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High resolution extended image near field optics

5. Creating arbitrarily accurate images

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Copyright (c) Malcolm Kemp 2010

 

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Why have we analysed the relatively contrived optical layout described in Section 4? We cannot in practice create mirrors with this level of perfection, and even if we could the light would bounce arbitrarily often between, , the source (destination) of the outwardly (inwardly) radiating (magnetic) dipole and the hemispherical mirror placed at .

 

The point is that the optical layout we have contrived has an unusual and potentially desirable feature. The light coming back towards the plane mirror at at  is entirely concentrated onto .  In short, we have created a device that arbitrarily accurately focuses light onto , even if we needed a rather contrived way of generating the relevant oncoming wavefronts to do so.

 

The key additional insight is to realise that the elongated confocal and coaxial optical layout described at the start of Section 2 has ‘essentially’ the same optical characteristics as going two times round the the hemispherical and plane mirror optical layout described in Section 4. By ‘essentially’ the same we mean that if the ellipsoids in Section 2 were elongated enough (so that the hole near their joint axis subtended an arbitrarily small solid angle on each end mirror) and large enough relative to the size of the image at roughly the centre of the image plane then the optical characteristics of exhibited by the layout in the vicinity of the centre of the object plane would be the same as that created by the layout in Section 4.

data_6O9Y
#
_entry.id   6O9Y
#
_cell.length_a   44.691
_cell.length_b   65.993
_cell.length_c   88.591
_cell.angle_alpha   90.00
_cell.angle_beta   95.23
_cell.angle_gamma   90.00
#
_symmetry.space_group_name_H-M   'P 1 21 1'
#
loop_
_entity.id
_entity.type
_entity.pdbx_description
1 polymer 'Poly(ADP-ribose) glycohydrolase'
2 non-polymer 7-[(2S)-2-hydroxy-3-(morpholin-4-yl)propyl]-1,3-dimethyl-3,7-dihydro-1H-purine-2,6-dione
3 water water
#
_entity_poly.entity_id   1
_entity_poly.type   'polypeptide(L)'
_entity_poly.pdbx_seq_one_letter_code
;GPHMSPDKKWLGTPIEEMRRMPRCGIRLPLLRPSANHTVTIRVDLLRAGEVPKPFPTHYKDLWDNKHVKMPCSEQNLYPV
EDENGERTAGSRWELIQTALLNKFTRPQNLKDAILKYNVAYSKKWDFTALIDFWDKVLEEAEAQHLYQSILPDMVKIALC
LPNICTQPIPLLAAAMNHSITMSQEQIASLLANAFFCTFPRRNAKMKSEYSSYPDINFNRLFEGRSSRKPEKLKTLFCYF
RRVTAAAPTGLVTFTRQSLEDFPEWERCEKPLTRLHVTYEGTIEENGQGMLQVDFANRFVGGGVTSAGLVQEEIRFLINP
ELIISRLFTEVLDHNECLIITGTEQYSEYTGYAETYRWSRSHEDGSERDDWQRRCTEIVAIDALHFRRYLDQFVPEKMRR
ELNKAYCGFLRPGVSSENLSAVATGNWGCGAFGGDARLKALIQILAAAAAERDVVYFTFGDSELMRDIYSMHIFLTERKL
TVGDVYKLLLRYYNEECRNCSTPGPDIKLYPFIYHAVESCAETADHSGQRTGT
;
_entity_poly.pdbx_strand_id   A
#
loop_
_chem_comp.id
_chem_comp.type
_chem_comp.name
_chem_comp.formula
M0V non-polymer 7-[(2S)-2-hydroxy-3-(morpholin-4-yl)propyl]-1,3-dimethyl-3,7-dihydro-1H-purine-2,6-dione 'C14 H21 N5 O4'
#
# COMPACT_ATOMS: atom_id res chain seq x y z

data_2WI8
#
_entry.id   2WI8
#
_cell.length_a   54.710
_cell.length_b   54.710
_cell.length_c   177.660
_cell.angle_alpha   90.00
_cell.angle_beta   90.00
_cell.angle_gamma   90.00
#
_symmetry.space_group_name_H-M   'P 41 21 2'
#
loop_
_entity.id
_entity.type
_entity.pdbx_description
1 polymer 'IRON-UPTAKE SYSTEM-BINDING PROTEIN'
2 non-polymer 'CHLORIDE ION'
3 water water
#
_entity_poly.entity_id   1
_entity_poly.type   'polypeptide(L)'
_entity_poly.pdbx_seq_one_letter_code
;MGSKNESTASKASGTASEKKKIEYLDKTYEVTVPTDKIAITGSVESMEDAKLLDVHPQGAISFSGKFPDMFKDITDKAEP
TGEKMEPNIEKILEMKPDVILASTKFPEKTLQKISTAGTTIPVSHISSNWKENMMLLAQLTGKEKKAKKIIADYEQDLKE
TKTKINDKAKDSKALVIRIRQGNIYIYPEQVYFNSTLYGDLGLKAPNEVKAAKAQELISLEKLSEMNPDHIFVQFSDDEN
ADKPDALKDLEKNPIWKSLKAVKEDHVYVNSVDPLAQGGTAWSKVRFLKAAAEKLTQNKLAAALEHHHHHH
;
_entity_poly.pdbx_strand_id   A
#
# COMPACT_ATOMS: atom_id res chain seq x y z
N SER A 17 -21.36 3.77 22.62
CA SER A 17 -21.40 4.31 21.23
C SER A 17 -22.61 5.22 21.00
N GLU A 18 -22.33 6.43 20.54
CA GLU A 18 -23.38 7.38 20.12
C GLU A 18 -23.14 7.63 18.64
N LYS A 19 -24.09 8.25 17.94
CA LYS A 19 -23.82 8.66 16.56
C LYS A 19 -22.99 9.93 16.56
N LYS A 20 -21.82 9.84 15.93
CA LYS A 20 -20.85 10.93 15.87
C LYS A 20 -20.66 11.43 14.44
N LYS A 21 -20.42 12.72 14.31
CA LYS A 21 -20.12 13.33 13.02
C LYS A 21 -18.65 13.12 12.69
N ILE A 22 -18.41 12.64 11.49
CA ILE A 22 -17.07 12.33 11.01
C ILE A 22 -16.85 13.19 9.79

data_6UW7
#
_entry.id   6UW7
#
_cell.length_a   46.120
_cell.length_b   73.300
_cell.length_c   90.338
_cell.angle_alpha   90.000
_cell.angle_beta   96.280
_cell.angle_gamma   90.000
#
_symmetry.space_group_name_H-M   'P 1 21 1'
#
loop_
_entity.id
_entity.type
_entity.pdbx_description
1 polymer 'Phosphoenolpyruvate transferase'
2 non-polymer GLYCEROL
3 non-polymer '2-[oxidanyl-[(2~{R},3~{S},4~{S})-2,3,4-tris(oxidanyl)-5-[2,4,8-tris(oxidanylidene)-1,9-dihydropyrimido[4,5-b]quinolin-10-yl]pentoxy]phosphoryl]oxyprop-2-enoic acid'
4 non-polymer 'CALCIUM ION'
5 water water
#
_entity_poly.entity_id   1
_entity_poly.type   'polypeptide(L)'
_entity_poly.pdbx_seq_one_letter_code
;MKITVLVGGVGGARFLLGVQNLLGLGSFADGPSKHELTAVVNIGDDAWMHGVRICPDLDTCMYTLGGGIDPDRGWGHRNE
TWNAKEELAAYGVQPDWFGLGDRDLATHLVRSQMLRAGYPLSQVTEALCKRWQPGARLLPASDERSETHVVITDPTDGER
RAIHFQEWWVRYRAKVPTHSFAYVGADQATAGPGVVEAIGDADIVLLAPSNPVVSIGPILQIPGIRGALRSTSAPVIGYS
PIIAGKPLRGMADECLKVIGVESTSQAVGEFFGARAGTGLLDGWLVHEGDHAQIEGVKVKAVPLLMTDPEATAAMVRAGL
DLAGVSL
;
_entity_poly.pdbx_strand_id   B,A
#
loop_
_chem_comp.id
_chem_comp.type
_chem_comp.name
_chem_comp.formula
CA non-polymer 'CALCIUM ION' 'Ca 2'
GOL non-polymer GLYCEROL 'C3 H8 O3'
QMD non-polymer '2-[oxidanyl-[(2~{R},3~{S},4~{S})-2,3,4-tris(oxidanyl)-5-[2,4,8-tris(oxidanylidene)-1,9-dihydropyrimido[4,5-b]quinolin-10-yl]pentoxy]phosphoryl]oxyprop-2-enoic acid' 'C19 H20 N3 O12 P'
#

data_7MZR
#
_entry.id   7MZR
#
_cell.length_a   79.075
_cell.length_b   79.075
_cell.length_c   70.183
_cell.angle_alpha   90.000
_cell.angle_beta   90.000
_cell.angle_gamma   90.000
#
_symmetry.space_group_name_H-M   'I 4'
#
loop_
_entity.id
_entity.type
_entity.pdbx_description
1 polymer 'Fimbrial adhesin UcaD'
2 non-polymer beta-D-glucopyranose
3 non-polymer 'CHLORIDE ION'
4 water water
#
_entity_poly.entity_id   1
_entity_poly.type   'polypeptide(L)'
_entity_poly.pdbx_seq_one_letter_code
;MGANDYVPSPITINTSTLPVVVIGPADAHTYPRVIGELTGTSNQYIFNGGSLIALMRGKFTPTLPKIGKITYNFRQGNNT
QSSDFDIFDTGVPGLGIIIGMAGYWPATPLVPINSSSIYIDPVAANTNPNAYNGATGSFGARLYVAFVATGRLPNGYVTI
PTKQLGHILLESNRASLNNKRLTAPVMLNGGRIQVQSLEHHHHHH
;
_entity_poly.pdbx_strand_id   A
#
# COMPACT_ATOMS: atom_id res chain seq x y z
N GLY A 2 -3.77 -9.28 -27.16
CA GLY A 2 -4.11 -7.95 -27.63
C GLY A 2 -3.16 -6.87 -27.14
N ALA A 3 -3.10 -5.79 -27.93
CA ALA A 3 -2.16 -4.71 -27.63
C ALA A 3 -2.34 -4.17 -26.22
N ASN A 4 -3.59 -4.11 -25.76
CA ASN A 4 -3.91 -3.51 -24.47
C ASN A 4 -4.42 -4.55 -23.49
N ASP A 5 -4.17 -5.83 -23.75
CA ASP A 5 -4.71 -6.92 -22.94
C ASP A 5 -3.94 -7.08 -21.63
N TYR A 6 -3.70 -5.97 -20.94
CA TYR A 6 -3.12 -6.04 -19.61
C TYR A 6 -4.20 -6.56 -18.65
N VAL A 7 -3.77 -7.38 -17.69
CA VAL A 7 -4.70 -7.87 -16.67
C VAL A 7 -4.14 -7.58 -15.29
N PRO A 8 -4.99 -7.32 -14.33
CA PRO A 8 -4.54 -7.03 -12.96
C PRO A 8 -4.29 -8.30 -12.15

Any outwardly radiating (magnetic) dipole coming from a given point in the object plane near its centre is thus converted to an inwardly radiating (magnetic) dipole that concentrates onto the corresponding point in the image plane, completely circumventing the Rayleigh resolution limit. This is the case for all points sufficiently near the centre of the object/image plane, and hence involves an entire extended image, as long as design feature (f) of Section 2 applies, and as long as the mirror in the image plane is sufficiently well mirrored that as far as any individual incoming dipole is concerned, the plane mirror is essentially fully mirrored (hence the need for design feature (a) of Section 2).

 


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